Skip to content ↓ | Skip to navigation ↓

Docker – a platform for OS-level virtualization instances known as containers – has become a hugely popular infrastructure technology. Flexible containerization is completely changing the way we build and maintain applications at scale, with analyst group RedMonk identifying the large enterprise market as a key driving force.

Towards the end of April, Docker CEO Ben Golub took to the stage at DockerCon to share user experiences and lessons learned but also to celebrate the platform’s booming success. One-third of all container deployments now take place in production environments, many of these in the form of rollouts spanning hundreds of hosts.

In fact, when it comes to containerization, larger companies often lead the charge rather than lag behind; cloud monitoring firm Datadog found that corporate Docker adoption increased by 40 percent over the past year.

With positivity and momentum of growth in mind, we must not forget one core priority in today’s ever-changing tech landscape: information security. Let’s take a look at five potential threats and strategies to help secure your container deployments.

Container concerns

1. Malicious and vulnerable images

The Docker Hub registry hosts over 100,000 public container repositories, free of charge. Searching for WordPress, for instance, brings up the official (and most downloaded) repo but also a plethora of modified and adapted versions.

That’s because anyone can publish a new repo on Docker Hub, so check that you’re familiar with the project maintainer before deploying. Running untested builds from spurious sources may lead to host instability, the unintentional introduction of vulnerable components, or even malicious code execution.

In terms of alternatives, fresh on the scene is the official Docker Store and “Certified” program that offers a variety of assured and deployment-ready packages. Paid plans on the Hub feature a “Security Scanning” tool that can check images for known vulnerabilities; trusted third-parties may also provide their own container registries with repository scanning built in.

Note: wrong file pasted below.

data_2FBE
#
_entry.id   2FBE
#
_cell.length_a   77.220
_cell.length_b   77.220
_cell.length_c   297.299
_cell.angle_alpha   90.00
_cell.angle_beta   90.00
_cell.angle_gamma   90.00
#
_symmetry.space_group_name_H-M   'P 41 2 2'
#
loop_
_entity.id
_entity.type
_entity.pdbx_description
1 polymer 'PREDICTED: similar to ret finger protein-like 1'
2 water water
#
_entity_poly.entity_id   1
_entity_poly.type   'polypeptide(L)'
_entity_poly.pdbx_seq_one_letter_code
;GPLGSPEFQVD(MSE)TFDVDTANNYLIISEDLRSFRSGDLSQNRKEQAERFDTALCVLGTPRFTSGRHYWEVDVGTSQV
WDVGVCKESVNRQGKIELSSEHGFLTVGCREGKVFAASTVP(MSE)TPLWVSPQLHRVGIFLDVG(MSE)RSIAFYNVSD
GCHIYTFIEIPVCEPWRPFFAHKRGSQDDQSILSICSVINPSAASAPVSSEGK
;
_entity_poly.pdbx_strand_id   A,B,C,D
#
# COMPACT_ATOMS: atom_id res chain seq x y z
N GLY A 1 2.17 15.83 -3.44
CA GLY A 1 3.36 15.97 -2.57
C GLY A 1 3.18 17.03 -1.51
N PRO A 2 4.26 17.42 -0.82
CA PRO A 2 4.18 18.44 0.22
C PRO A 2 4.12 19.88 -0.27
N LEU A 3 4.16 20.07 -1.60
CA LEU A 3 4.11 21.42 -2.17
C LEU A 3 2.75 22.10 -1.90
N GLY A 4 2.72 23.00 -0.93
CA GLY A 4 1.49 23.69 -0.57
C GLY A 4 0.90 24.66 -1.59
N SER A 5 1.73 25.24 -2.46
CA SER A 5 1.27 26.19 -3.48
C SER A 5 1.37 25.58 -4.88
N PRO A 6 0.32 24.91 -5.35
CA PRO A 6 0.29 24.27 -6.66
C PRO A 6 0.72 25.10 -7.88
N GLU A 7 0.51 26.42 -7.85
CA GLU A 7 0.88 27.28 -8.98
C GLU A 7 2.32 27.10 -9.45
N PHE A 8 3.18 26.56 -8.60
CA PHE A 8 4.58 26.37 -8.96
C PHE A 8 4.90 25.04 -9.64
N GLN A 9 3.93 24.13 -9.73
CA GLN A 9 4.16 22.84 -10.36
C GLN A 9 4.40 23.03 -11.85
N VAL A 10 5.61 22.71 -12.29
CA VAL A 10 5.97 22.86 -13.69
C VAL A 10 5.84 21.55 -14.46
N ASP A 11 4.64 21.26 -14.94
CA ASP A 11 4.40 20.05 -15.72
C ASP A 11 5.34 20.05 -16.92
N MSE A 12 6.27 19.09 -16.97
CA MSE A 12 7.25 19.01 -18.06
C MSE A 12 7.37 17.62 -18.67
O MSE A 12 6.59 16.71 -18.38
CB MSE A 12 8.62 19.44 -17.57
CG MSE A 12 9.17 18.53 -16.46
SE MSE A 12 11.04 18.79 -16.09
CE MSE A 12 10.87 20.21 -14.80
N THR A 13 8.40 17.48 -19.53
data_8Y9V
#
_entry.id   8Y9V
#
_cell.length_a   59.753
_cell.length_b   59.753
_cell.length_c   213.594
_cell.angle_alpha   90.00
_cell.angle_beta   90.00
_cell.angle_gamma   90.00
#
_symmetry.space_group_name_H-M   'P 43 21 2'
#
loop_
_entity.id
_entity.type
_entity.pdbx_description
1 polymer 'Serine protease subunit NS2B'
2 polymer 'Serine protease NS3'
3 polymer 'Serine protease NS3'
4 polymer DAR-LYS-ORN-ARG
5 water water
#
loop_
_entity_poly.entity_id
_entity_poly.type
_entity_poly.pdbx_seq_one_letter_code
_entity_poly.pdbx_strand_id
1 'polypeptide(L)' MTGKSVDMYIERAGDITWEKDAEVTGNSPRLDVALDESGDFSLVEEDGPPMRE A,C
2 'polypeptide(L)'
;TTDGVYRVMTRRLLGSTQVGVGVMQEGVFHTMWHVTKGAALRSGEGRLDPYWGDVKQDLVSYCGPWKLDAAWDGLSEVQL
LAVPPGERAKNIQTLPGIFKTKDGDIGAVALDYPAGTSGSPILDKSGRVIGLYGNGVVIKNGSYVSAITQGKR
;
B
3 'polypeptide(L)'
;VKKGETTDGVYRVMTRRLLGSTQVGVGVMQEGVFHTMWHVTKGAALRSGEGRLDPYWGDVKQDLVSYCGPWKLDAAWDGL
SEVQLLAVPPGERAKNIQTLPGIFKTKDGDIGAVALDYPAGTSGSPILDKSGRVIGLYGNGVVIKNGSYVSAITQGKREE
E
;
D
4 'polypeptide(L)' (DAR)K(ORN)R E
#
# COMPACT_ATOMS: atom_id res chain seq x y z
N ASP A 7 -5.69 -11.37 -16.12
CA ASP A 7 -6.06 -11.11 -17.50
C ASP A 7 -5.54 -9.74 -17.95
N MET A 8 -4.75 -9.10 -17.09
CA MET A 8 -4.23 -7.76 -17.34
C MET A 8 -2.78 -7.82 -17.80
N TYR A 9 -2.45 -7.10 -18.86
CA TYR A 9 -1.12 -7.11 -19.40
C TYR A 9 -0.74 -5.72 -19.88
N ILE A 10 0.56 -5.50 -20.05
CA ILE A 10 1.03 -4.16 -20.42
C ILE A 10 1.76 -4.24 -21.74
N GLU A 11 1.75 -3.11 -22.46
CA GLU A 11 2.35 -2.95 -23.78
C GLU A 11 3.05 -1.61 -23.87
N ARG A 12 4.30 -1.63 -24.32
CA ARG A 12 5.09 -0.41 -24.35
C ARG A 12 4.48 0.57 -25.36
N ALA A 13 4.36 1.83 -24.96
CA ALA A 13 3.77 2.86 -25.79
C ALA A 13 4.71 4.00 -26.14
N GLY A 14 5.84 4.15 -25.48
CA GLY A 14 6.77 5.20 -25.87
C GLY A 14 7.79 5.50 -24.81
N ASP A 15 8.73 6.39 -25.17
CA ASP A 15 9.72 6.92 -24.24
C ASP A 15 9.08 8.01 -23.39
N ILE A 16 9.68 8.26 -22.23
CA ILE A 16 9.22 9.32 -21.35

2. IAM breaches

Identity and access management is a term closely associated with modern cloud technology. We can look to the Gartner glossary for a brief refresher:

“IAM is the security discipline that enables the right individuals to access the right resources at the right times for the right reasons. [It] addresses the mission-critical need to ensure appropriate access to resources across increasingly heterogeneous technology environments […]”

Cloud providers, such as Amazon Web Services, aim to provide hardened IAM role structures by default. These can be used in tandem with your Elastic Compute Cloud (EC2) instances or applied to another provider’s implementation to ensure your users have been issued the appropriate access rights as per the Principle of Least Privilege.

When deploying private containers or those developed in-house, an additional IAM concern stems from ensuring your registry is sufficiently protected. Two-factor authentication and single sign-on integration can bolster your security and help keep malicious actors at bay.

3. Excess resource usage

By default, a Docker container has no resource constraints. As a result, actively deploying containers without resource limits could lead to severely degraded host performance. Make sure to set limits on memory, bandwidth and disk usage (block I/O) to mitigate performance issues, which could be caused by malicious code (such as denial of service code execution) or host misconfiguration.

4. Container breakouts

An adversary that gains access to one of your containers should not be able to move laterally to other containers or the Docker host. However, Docker is evolving quickly and privilege escalation exploits may arise, so take care to build infrastructure with a layered defense-in-depth approach in mind.

Albeit only affecting users running containers with root privileges (not recommended), consider the Docker Engine 0.11 container breakout as one example. Proof of concept code was made public on June 18, 2014, and transparently addressed by the Docker team soon afterwards.

On a side-note, Docker supports the responsible disclosure of security vulnerabilities, so reach out to security@docker.com if you have details of a vulnerability affecting a Docker product or service.

5. Orchestration security

While this article centers around securing Docker containers, you should also take steps to protect your orchestration platform and its components. Orchestration involves the management and automation of tasks, such as container clustering and scheduling, with companies looking to tools like Kubernetes and Mesos to manage these in an efficient manner.


Further reading

 

yasin-soliman

About the Author: Yasin Soliman lives and breathes information security. In addition to working as an independent research analyst, Yasin writes for the award-winning site Graham Cluley Security News. You can find him on Twitter at @SecurityYasin.

Editor’s Note: The opinions expressed in this guest author article are solely those of the contributor, and do not necessarily reflect those of Tripwire, Inc.